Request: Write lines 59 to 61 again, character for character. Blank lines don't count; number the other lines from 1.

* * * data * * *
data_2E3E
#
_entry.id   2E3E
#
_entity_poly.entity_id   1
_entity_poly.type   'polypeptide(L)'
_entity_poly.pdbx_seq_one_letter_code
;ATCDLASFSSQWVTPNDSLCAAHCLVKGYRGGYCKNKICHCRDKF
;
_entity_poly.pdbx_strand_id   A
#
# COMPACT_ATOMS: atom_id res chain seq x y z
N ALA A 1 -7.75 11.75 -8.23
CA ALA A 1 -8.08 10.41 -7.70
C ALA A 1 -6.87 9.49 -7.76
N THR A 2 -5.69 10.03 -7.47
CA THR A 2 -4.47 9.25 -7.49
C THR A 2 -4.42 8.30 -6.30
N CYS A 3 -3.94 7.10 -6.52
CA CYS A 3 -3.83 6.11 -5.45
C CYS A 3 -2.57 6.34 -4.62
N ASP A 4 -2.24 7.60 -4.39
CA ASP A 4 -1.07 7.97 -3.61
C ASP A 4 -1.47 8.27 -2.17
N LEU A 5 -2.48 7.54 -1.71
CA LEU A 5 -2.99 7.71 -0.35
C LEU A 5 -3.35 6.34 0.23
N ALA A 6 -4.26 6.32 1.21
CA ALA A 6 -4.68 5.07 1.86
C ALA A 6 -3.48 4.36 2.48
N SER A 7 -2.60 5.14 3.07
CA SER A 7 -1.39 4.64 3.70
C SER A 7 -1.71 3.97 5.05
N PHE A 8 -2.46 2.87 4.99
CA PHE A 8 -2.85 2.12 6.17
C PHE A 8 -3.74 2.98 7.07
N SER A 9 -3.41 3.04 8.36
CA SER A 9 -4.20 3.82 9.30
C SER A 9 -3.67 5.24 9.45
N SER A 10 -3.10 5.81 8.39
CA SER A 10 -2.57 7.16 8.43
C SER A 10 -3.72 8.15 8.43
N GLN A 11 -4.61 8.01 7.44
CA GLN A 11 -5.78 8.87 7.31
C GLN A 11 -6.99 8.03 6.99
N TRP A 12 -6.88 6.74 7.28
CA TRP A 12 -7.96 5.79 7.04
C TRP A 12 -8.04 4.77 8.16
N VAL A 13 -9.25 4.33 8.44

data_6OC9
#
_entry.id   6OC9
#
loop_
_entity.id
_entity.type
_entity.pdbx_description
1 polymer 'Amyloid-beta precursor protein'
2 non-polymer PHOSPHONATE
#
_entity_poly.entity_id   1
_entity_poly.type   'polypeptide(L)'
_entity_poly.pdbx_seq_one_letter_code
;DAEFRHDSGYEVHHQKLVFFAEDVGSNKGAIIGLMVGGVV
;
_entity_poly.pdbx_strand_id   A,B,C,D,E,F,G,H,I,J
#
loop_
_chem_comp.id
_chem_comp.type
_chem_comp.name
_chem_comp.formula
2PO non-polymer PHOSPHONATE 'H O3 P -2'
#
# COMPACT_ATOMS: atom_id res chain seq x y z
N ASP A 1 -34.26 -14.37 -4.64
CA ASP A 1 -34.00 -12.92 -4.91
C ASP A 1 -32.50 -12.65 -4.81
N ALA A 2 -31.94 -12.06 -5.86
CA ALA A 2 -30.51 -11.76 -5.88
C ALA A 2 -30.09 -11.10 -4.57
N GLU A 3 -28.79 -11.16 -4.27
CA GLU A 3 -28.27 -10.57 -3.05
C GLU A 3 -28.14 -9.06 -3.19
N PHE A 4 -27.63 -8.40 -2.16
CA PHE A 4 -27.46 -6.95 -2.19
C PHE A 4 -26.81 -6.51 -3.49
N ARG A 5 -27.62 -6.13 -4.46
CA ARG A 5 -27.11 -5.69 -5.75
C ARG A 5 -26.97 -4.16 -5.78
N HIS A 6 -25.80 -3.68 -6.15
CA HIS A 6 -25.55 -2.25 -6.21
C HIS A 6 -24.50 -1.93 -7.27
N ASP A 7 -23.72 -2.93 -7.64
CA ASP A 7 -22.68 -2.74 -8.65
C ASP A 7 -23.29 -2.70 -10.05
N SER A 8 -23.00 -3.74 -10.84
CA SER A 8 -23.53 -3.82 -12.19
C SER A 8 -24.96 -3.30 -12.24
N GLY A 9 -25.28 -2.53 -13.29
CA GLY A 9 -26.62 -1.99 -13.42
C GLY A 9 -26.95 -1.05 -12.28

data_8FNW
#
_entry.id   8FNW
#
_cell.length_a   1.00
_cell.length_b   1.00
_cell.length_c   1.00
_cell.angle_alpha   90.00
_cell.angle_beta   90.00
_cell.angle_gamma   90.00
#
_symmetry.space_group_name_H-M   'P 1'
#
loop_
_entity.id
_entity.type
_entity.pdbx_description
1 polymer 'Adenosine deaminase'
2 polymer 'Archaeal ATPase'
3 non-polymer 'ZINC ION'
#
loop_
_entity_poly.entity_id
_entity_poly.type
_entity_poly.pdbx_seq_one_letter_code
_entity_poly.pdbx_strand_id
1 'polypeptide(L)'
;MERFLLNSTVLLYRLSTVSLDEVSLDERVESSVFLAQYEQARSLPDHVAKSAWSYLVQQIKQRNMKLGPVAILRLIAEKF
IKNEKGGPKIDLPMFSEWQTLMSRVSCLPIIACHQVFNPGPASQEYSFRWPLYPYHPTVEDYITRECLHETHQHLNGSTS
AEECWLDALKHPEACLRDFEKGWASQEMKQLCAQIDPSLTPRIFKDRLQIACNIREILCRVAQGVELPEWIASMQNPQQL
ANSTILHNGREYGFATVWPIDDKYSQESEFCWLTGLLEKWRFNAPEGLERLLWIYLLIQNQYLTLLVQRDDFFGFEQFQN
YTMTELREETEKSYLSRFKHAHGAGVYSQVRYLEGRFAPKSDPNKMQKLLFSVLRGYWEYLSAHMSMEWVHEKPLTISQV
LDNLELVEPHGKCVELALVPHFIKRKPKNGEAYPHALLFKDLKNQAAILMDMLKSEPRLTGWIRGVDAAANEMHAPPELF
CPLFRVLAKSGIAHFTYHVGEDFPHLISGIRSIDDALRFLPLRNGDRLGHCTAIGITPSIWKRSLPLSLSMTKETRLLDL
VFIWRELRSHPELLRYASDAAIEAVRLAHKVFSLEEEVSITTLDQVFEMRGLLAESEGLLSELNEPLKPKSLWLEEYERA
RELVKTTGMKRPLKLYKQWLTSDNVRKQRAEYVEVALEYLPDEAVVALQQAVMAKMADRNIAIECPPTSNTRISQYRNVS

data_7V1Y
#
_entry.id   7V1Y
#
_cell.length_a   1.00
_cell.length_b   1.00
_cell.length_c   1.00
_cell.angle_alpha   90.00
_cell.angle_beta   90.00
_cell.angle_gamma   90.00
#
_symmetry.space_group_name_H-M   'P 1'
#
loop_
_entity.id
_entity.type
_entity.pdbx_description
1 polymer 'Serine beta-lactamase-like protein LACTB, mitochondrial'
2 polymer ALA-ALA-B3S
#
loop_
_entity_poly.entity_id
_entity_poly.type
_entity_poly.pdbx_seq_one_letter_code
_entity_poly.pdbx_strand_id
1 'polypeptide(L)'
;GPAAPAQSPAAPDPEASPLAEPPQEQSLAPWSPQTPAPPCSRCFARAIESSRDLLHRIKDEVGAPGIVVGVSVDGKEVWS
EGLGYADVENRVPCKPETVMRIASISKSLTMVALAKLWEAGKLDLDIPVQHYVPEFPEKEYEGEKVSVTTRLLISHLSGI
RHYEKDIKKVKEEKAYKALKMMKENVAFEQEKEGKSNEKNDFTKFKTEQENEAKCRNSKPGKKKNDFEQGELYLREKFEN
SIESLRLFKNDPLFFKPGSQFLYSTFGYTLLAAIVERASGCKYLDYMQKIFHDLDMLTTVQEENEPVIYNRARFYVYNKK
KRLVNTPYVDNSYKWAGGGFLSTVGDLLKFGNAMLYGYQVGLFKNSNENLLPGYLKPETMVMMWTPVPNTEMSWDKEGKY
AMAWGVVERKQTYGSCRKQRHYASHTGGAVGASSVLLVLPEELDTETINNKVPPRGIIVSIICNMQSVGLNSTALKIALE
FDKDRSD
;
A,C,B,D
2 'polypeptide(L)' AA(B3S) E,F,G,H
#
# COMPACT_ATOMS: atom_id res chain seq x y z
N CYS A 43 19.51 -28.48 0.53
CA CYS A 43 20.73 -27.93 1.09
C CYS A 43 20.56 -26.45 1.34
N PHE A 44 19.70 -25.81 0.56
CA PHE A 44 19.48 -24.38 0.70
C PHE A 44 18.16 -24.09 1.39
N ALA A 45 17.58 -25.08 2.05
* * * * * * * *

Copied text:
2 non-polymer PHOSPHONATE
#
_entity_poly.entity_id   1